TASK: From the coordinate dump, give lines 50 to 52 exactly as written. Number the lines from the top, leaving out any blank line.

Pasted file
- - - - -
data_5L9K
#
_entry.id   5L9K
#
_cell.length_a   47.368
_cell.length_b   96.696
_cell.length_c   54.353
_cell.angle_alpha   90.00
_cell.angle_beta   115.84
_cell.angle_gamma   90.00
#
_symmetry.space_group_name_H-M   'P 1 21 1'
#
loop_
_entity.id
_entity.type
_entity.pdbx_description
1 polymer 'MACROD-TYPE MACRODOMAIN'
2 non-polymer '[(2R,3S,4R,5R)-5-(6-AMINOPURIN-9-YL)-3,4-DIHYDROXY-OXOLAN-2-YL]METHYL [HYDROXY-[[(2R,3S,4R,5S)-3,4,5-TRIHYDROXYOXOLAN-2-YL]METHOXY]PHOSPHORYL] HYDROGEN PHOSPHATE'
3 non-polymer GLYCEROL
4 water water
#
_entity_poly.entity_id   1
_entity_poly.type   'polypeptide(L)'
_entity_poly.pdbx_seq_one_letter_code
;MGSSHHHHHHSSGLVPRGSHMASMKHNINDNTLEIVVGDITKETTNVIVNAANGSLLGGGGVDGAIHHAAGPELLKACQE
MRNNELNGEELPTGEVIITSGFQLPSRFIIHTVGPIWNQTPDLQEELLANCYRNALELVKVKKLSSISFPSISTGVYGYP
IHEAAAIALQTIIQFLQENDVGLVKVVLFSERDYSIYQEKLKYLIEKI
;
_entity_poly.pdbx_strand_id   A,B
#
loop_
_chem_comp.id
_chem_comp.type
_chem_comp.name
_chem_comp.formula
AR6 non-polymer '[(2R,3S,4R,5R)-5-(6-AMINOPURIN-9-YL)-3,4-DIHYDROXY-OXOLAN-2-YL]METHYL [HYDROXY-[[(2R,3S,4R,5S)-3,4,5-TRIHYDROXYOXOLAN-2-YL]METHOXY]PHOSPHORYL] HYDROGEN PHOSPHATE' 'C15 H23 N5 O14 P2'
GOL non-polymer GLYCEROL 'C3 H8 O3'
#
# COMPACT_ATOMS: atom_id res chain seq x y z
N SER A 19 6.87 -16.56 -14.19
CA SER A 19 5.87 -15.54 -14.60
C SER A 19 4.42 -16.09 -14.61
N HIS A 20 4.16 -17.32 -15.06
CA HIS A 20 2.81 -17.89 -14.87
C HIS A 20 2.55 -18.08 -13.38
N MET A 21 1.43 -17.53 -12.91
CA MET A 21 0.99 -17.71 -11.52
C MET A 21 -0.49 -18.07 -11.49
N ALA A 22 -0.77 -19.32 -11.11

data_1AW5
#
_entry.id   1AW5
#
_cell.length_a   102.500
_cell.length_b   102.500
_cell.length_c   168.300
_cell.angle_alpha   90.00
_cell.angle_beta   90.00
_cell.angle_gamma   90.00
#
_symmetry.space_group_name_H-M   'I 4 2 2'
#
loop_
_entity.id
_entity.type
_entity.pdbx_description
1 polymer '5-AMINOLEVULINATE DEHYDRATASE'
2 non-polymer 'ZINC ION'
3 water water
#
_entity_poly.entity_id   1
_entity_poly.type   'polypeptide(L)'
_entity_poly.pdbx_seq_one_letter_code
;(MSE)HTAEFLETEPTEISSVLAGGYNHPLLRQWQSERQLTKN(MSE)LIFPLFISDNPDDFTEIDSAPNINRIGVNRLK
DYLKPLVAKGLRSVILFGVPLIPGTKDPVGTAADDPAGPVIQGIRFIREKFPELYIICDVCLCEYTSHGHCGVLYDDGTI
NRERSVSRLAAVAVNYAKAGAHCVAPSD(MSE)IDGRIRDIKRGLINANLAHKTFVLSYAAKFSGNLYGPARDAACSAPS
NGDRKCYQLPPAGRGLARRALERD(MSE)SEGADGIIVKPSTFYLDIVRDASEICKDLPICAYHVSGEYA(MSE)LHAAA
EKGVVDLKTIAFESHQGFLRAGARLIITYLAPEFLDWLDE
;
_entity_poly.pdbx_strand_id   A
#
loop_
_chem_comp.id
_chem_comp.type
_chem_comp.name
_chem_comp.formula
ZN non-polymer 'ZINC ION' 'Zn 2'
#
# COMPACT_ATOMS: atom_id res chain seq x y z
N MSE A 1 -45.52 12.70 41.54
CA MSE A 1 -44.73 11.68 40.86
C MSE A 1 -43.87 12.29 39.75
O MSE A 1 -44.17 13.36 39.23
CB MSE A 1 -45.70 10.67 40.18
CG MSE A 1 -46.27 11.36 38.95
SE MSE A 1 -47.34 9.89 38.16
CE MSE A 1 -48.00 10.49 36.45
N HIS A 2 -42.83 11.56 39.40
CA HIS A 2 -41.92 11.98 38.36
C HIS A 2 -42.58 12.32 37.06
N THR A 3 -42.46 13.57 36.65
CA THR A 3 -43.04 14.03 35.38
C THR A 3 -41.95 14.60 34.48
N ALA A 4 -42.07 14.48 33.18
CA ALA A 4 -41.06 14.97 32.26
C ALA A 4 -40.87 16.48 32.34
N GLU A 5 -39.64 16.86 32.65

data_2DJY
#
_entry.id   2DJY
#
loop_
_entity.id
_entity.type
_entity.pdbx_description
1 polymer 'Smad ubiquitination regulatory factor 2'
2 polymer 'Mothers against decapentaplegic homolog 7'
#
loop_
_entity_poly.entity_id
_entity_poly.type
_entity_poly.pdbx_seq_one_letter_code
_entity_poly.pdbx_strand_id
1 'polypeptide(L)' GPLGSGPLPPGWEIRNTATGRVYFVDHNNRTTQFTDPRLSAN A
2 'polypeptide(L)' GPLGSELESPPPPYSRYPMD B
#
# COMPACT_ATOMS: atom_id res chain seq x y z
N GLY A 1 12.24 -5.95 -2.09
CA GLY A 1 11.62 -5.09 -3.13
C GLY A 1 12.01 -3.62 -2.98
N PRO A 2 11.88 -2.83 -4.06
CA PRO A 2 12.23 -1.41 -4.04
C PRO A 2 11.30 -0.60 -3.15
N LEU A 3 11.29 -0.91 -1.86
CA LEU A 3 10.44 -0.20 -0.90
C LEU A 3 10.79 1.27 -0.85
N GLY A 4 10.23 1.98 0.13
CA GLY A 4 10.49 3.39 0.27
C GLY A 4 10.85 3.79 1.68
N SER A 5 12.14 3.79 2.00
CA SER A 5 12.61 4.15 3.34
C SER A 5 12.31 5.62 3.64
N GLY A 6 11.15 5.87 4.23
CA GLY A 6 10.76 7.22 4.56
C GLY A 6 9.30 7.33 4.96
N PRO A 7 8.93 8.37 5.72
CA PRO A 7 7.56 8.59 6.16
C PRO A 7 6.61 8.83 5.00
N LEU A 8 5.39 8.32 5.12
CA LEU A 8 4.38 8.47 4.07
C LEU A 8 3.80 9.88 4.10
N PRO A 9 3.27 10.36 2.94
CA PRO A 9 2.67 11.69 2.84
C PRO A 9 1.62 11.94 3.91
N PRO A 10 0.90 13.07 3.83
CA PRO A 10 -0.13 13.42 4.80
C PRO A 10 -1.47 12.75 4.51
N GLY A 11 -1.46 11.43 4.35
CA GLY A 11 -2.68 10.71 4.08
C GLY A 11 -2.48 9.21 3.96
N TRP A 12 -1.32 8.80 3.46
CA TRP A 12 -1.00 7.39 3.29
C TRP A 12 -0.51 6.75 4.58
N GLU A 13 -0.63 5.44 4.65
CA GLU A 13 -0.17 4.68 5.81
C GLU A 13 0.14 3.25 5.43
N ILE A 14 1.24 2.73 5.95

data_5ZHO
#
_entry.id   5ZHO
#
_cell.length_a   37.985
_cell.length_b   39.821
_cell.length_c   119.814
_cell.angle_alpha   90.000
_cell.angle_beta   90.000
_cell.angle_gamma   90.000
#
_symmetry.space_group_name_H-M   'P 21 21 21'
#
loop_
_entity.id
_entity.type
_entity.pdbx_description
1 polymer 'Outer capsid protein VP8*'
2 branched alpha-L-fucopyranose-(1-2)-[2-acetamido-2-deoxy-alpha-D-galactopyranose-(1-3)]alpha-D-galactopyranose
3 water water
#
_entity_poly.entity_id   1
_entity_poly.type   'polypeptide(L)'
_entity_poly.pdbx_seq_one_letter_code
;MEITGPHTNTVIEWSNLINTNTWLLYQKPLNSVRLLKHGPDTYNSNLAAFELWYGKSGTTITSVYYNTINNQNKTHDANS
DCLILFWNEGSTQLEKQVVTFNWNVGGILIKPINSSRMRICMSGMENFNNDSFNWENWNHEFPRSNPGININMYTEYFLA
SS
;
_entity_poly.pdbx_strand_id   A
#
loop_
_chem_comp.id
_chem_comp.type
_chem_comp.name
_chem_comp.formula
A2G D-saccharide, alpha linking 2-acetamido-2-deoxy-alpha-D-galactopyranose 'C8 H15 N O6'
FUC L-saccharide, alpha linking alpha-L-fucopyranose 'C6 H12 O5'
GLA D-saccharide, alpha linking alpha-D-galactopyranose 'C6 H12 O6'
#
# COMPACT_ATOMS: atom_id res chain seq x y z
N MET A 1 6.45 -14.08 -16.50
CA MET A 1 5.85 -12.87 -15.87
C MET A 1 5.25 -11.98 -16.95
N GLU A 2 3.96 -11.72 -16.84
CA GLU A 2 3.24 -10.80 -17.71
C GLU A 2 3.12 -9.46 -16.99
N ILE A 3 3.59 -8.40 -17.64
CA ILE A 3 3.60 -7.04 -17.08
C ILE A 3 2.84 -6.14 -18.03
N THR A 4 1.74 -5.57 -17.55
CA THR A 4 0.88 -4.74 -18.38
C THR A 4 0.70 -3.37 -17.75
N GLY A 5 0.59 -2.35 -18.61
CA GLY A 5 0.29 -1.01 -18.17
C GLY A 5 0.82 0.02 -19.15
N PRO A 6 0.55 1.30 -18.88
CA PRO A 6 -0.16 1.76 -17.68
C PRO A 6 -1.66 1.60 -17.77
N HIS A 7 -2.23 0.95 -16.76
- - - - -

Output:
N ALA A 22 -0.77 -19.32 -11.11

data_1AW5
#